From Publishers Weekly
The real-life 1989 murder of Charles Stuart's pregnant wife, supposedly by a black assailant, gripped Boston and exposed racial and class tensions that pulsed through the city's neighborhoods. Giardina's intelligent fourth novel (after Recent History
) riffs off those events, but keeps the focus on class and the title ethnicity. Growing up in working-class Winship, north of Boston, Tim O'Kane is an "ethnic runt," the lone Irish boy among a group of three Italians. He and two of his friends go to college and graduate into differing classes of good jobs—district attorney, real estate developer and, in Tim's case, textbook salesman. Tim marries a woman with a wealthy father, buys a house in the suburbs and finds himself alienated. Tim and Co. are regularly drawn back to Winship and to the company of their former group leader, Billy Mogavero, still charismatic but also still living at home. Tim and Billy pull each other into their respective worlds, with Billy getting taken up by bourgeois Boston—at least until Billy's new wife is murdered. Like Ron Carlson and Richard Ford, Giardina pinpoints the pleasures and anxieties that come with wife, children and a big front lawn. He keeps readers guessing about who committed the murder, but the real payoff is what the crime reveals about Tim's tightly manufactured life. (May)
Copyright © Reed Business Information, a division of Reed Elsevier Inc. All rights reserved.
--This text refers to the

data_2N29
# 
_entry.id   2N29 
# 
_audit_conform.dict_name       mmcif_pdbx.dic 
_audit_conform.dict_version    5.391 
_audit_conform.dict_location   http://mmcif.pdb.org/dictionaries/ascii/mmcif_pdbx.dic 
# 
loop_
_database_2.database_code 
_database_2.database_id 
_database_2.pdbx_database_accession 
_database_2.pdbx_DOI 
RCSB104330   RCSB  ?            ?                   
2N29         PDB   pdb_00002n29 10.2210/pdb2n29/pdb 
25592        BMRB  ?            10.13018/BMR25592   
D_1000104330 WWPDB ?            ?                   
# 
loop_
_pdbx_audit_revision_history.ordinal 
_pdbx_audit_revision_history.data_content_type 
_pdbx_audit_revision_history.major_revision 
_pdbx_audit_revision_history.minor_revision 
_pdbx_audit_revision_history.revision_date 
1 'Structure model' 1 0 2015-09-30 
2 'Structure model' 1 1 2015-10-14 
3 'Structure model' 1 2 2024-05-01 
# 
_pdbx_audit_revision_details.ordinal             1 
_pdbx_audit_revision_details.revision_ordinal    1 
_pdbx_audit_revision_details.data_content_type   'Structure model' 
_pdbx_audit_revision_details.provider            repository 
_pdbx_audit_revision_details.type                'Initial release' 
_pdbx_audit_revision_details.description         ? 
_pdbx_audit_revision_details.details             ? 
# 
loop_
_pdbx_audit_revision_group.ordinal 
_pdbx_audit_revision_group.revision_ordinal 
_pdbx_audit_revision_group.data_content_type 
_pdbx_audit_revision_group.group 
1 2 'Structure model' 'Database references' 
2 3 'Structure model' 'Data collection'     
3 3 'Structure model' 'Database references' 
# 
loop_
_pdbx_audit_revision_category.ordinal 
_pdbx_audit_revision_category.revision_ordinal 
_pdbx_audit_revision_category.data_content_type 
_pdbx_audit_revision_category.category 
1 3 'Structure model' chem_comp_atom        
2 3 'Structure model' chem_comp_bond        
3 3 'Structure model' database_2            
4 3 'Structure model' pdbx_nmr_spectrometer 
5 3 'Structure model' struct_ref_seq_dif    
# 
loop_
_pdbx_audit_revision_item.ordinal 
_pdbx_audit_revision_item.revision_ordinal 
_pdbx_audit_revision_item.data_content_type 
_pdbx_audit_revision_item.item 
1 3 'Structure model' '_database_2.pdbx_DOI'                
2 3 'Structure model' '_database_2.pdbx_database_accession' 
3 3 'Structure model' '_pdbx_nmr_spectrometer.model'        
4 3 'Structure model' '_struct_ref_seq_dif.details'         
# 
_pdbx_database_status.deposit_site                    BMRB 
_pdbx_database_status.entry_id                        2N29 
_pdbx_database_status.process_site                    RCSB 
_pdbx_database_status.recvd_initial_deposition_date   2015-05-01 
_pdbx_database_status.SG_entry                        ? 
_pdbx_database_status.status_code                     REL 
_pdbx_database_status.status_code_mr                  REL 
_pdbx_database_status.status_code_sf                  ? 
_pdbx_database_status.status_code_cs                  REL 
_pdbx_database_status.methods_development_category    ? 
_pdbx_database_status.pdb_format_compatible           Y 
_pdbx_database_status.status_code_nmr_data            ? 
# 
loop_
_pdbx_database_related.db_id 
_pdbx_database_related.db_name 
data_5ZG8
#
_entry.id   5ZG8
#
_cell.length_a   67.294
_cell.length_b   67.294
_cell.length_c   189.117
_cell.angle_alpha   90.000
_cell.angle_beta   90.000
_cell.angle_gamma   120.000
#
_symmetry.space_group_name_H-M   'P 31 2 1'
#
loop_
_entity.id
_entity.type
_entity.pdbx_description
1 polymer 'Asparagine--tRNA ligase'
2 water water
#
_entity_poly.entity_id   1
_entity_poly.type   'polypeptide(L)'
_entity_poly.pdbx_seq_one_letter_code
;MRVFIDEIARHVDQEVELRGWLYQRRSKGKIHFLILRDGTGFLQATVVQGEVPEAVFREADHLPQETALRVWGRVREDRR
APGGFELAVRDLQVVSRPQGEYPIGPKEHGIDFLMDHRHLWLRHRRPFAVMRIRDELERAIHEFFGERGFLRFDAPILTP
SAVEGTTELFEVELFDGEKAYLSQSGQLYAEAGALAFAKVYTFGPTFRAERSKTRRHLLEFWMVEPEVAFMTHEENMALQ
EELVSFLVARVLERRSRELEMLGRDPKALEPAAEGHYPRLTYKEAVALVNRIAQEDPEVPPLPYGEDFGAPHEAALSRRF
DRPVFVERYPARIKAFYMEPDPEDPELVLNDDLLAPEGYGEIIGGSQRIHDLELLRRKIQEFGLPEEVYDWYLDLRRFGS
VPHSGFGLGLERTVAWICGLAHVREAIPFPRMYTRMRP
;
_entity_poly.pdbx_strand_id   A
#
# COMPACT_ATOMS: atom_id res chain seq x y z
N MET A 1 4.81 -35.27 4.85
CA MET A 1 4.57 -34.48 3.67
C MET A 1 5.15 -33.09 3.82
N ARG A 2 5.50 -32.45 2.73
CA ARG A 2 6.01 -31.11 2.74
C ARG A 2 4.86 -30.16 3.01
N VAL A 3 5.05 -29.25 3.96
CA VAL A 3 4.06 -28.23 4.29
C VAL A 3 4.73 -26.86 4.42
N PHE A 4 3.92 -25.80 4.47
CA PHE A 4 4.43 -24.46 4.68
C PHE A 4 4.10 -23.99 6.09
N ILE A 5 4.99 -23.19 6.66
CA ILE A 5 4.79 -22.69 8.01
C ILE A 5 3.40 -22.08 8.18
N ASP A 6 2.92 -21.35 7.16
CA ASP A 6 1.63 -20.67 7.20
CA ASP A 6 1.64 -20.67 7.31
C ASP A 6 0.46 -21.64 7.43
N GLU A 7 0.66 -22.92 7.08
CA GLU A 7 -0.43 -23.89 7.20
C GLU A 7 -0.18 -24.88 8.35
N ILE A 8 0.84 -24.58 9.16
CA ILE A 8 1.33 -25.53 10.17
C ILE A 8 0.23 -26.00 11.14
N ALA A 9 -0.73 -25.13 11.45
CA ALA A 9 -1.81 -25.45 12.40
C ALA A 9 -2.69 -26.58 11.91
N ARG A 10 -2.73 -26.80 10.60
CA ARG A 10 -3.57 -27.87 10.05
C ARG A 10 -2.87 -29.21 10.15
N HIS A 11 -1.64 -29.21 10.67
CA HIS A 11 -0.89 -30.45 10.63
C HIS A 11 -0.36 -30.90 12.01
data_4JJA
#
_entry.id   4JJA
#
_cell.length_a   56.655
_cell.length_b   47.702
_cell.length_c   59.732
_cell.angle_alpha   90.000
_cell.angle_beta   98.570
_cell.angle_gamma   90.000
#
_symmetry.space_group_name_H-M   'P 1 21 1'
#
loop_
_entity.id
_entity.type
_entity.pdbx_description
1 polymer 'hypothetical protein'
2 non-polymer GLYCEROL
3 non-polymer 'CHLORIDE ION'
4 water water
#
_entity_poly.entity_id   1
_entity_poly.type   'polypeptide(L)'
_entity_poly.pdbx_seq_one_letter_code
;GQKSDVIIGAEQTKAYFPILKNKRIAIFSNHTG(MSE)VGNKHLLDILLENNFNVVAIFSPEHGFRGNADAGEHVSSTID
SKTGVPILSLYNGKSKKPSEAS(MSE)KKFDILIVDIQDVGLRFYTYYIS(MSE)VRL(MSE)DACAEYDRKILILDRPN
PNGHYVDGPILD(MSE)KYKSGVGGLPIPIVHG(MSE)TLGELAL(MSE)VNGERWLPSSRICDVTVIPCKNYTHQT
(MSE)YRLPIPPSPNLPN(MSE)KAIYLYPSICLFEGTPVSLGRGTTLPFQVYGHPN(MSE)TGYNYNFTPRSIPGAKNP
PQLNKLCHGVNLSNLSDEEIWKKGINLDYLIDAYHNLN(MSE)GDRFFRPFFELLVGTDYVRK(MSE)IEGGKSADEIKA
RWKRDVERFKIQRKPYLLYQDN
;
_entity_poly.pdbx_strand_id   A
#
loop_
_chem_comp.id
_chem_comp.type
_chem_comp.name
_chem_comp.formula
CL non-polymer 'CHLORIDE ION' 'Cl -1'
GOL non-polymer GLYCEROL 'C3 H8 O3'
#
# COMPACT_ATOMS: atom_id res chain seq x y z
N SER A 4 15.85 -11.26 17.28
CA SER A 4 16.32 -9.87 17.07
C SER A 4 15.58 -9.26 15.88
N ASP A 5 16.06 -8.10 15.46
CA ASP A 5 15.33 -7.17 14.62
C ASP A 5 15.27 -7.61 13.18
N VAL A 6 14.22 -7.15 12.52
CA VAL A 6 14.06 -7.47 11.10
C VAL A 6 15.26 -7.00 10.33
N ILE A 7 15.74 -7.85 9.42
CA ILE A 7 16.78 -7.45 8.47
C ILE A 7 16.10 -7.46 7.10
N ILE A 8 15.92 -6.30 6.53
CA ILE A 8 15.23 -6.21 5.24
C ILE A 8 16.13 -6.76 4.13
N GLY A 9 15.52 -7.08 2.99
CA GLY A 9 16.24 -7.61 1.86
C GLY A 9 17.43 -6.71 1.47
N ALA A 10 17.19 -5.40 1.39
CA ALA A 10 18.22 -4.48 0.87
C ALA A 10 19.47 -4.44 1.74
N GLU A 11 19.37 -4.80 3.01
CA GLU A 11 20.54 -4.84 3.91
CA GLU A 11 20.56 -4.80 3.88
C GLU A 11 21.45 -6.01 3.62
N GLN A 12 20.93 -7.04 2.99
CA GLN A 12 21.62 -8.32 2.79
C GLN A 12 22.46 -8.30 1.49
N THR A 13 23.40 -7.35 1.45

As adolescents, Tim O'Kane and his friends are enamored with Billy Mogavero. Perhaps it is his ease with women, or his vaguely homoerotic advances, or even the nonchalant way he beats a cop senseless on prom night. However, years later, seeing his friends pursuing the typical suburban family life, Billy attempts to follow suit--a professional job, a wife, and a nice house complete with apple trees--but he always seems a bit averse to the lifestyle. Then, one horrific night, there is a shooting. His wife and unborn child are killed, and Billy escapes with only minor injuries. When no suspects can be fingered, Billy's increasingly erratic behavior garners whispers that he killed his own family. Tim, still somewhat under the adolescent thrall to Billy, struggles to convince himself that his friend is innocent, but, finally, he sees there is indeed a monster inside him. Drawn from real-life events in the early 1990s, this novel attempts to explain what can drive a man to desperate ends, but, ultimately, there can be no sense made of senseless, appalling violence. Ian ChipmanCopyright © American Library Association. All rights reserved
--This text refers to the